Christina Ackermann represents the successes that women can achieve.

Our contemporary glass ceiling: the state of women in the workplace

April 8, 2019

Female college graduates have outnumbered males for decades. In Fortune 500 companies, women make up 50 percent of the workforce; however, women only make up 25 percent of executive positions. Despite an increase in board gender diversity, there are still very few women in executive leadership positions. Only 4.8 percent of Fortune 500 CEOs are women. These numbers are not only shockingly low, but, in 2018, the number of female CEOs also fell by 25 percent. In corporate America, women are losing ground. 


Learning how to let go and boss up with Peloton

April 8, 2019

I first started experimenting with my mom’s Peloton break after she got one for Christmas my sophomore year. I was initially a skeptic – sure it looked cool, but was it actually going to be a good workout? More importantly, would it be enjoyable enough that I would find myself actually wanting to do it. 

COURTESY OF KATHERINE LOGAN
Logan with Peloton instructor Jess King at the studios in New York.

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Detoxing from Instagram gave me a fresh perspective

April 8, 2019

In late February, I deactivated my Instagram account for about a week. On Monday, I said goodbye to my lovely 1,449 followers and pulled the plug. I might reactivate it in a week either out of FOMO or a desire to showcase a cute picture but definitely more for the latter reason than the former. And in a month from now, I’ll be kissing my account goodbye for another week.


PUBLIC DOMAIN
Picasso is just one famous artist known to have mistreated women.

Can we really separate the art from the artist?

March 28, 2019

Since childhood, art museums were my safe space. They were hushed and contemplative, a place for solitary reflection as well as interesting (murmured) discussion. It started with encouragement from my parents. My dad is an artist and my mother an avid art lover, so they made it a priority to expose me to art as early as possible.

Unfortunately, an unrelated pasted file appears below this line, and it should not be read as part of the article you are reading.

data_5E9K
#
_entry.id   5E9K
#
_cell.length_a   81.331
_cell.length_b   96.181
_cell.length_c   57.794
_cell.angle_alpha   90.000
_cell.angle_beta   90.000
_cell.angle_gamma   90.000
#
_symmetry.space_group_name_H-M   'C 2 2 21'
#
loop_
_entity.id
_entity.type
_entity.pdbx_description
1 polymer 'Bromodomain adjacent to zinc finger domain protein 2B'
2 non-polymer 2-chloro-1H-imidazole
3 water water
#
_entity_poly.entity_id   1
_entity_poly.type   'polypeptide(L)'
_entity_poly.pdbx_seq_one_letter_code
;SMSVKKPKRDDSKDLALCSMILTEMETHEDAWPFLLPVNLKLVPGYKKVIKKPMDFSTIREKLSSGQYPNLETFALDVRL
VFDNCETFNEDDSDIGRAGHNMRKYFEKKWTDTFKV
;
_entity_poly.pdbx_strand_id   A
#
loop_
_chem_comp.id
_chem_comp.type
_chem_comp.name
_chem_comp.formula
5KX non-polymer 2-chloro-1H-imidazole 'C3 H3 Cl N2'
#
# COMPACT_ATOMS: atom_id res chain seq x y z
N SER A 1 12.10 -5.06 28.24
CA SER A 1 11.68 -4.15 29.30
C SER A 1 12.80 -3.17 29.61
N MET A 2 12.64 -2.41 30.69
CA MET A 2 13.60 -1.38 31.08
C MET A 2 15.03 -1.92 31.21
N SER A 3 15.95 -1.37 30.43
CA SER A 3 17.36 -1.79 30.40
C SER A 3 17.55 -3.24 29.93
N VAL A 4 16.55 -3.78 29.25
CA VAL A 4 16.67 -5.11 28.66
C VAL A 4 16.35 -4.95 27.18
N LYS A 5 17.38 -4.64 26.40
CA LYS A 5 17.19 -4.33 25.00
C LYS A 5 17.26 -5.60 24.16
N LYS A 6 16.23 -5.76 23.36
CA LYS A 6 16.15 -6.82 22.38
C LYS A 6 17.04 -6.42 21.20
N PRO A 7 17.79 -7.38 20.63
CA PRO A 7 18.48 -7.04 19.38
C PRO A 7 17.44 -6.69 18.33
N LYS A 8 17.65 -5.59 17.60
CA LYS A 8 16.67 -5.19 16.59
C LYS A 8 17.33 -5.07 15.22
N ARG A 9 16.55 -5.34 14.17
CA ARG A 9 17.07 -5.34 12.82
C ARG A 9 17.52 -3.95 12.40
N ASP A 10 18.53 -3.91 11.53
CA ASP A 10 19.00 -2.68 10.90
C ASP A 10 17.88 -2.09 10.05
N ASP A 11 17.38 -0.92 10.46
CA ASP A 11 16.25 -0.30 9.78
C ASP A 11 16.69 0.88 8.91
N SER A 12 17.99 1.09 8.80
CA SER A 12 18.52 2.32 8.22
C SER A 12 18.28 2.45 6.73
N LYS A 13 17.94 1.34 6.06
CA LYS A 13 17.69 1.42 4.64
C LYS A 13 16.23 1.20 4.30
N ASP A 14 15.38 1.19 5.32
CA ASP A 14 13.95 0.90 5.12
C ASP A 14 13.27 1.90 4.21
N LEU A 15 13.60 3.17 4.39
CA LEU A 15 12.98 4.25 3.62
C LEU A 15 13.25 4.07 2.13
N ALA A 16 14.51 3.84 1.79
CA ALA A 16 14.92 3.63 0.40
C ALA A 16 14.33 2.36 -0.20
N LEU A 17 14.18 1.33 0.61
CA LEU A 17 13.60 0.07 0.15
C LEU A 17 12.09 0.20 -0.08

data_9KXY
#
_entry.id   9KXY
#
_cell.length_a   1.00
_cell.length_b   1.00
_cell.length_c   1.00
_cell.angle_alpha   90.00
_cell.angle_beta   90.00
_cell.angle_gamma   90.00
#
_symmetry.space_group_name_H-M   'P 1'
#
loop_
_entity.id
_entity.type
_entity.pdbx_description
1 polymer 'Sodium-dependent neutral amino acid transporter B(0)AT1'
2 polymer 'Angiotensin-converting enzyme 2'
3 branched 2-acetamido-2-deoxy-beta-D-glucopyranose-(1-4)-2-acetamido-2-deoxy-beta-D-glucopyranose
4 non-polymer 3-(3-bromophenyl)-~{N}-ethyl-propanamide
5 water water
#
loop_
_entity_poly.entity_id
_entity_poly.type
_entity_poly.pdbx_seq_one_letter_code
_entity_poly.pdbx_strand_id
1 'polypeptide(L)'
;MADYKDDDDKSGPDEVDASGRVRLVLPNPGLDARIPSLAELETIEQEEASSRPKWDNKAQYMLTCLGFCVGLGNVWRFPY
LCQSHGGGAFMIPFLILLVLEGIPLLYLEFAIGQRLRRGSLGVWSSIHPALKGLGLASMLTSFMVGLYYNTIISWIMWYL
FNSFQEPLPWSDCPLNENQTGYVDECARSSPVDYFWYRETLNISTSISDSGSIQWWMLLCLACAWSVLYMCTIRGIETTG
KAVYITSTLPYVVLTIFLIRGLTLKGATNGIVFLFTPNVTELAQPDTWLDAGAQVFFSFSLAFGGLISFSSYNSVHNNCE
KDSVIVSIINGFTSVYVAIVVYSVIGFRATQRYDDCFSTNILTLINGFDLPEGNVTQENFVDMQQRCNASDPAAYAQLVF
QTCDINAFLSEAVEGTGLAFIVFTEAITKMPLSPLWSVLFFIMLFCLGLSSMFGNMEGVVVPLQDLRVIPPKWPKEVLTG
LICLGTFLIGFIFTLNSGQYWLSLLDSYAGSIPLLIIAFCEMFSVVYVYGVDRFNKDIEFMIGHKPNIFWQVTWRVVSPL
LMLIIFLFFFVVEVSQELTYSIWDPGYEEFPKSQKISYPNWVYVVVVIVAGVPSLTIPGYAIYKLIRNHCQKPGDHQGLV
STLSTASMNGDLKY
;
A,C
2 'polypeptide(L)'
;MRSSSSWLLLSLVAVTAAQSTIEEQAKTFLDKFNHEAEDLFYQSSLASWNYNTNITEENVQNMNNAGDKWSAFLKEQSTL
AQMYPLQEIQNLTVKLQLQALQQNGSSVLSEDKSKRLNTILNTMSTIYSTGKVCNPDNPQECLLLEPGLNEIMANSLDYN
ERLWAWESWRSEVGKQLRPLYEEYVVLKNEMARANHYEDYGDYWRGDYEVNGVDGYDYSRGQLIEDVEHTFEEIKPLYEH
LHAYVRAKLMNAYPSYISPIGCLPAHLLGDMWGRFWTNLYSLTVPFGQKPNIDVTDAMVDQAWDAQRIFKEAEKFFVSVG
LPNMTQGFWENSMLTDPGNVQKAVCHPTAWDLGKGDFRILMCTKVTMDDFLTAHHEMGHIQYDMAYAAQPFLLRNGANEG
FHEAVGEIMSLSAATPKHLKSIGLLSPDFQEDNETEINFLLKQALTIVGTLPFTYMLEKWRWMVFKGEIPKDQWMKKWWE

Finding small gifts of happiness in West Virginia

March 28, 2019

While working with Habitat for Humanity in West Virginia over spring break, Steve, one of the supervisors at the work site, told me, “That’s the great thing about volunteering — it just needs to make you happy.” It was easy for me to understand Steve’s sentiment. 

Courtesy of HFHD/ CC-BY SA 4.0 
Choi volunteered with the organization Habitat for Humanity this break.

Lorie Shaull/CC By-sa 2.0
Senator Klobuchar has been accused of mistreating members of her team.

Why I care about how politicians treat their staff

March 14, 2019

What do you look for in a political candidate? Voters often consider a candidate’s past policy work, their campaign platform and social identities they value. As election season gears up, prospective supporters should account for yet another factor: how a politician leads their own team. 


The Idiot and realizing adults can still evolve

March 27, 2019

Last summer, I bought The Idiot by Elif Batuman — partially because of its interesting title and partially because it had a buy-one-get-one-half-off sticker. It was collecting dust on my shelf until a month into the fall term. There couldn’t have been a better time to start reading it, given that it’s a book about the narrator Selin’s experience as a freshman. 

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How my experience with emotional abuse taught me to stick to my truth

March 21, 2019

I was always a secret romantic. I wanted the love we saw in movies: the passionate kind, the heart rumbling, fire sparking, all-consuming love that is glorified in Hollywood movies. But what I didn’t realize in my early teens was how similar this “all-consuming” love was to emotional abuse. How behind the romantic gestures made by the male actors was a deep rooted objectification of female bodies.